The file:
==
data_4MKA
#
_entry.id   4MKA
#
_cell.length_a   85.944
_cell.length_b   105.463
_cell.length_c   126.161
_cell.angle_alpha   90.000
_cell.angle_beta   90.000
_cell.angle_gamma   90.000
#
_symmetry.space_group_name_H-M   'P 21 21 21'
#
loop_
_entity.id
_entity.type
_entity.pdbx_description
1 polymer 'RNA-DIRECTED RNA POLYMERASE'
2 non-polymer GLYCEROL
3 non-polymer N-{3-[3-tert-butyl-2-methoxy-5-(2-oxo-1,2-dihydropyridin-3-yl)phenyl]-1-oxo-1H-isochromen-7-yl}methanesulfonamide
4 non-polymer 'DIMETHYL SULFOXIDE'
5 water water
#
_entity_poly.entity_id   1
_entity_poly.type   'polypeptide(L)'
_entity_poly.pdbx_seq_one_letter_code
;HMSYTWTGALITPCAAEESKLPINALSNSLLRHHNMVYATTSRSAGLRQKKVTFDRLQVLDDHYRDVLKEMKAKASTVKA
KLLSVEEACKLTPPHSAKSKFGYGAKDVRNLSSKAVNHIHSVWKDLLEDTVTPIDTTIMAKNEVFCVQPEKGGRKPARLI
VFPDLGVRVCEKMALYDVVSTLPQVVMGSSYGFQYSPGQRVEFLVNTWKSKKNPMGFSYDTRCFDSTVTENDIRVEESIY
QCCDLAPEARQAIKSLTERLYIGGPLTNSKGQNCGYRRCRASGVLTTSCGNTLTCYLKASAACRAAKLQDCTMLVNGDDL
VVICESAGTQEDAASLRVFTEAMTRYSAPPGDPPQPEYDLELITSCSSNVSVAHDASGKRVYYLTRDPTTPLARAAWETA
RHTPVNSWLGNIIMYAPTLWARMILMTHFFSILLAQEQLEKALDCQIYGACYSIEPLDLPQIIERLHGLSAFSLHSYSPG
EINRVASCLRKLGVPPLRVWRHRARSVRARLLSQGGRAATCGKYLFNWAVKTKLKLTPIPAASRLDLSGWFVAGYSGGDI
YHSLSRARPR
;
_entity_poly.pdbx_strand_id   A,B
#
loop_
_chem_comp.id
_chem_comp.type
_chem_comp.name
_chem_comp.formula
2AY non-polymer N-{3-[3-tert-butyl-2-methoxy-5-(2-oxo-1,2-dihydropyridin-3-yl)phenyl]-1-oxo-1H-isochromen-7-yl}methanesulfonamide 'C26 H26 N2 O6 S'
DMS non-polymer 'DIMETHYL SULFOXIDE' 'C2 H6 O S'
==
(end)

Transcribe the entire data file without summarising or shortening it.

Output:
data_4MKA
#
_entry.id   4MKA
#
_cell.length_a   85.944
_cell.length_b   105.463
_cell.length_c   126.161
_cell.angle_alpha   90.000
_cell.angle_beta   90.000
_cell.angle_gamma   90.000
#
_symmetry.space_group_name_H-M   'P 21 21 21'
#
loop_
_entity.id
_entity.type
_entity.pdbx_description
1 polymer 'RNA-DIRECTED RNA POLYMERASE'
2 non-polymer GLYCEROL
3 non-polymer N-{3-[3-tert-butyl-2-methoxy-5-(2-oxo-1,2-dihydropyridin-3-yl)phenyl]-1-oxo-1H-isochromen-7-yl}methanesulfonamide
4 non-polymer 'DIMETHYL SULFOXIDE'
5 water water
#
_entity_poly.entity_id   1
_entity_poly.type   'polypeptide(L)'
_entity_poly.pdbx_seq_one_letter_code
;HMSYTWTGALITPCAAEESKLPINALSNSLLRHHNMVYATTSRSAGLRQKKVTFDRLQVLDDHYRDVLKEMKAKASTVKA
KLLSVEEACKLTPPHSAKSKFGYGAKDVRNLSSKAVNHIHSVWKDLLEDTVTPIDTTIMAKNEVFCVQPEKGGRKPARLI
VFPDLGVRVCEKMALYDVVSTLPQVVMGSSYGFQYSPGQRVEFLVNTWKSKKNPMGFSYDTRCFDSTVTENDIRVEESIY
QCCDLAPEARQAIKSLTERLYIGGPLTNSKGQNCGYRRCRASGVLTTSCGNTLTCYLKASAACRAAKLQDCTMLVNGDDL
VVICESAGTQEDAASLRVFTEAMTRYSAPPGDPPQPEYDLELITSCSSNVSVAHDASGKRVYYLTRDPTTPLARAAWETA
RHTPVNSWLGNIIMYAPTLWARMILMTHFFSILLAQEQLEKALDCQIYGACYSIEPLDLPQIIERLHGLSAFSLHSYSPG
EINRVASCLRKLGVPPLRVWRHRARSVRARLLSQGGRAATCGKYLFNWAVKTKLKLTPIPAASRLDLSGWFVAGYSGGDI
YHSLSRARPR
;
_entity_poly.pdbx_strand_id   A,B
#
loop_
_chem_comp.id
_chem_comp.type
_chem_comp.name
_chem_comp.formula
2AY non-polymer N-{3-[3-tert-butyl-2-methoxy-5-(2-oxo-1,2-dihydropyridin-3-yl)phenyl]-1-oxo-1H-isochromen-7-yl}methanesulfonamide 'C26 H26 N2 O6 S'
DMS non-polymer 'DIMETHYL SULFOXIDE' 'C2 H6 O S'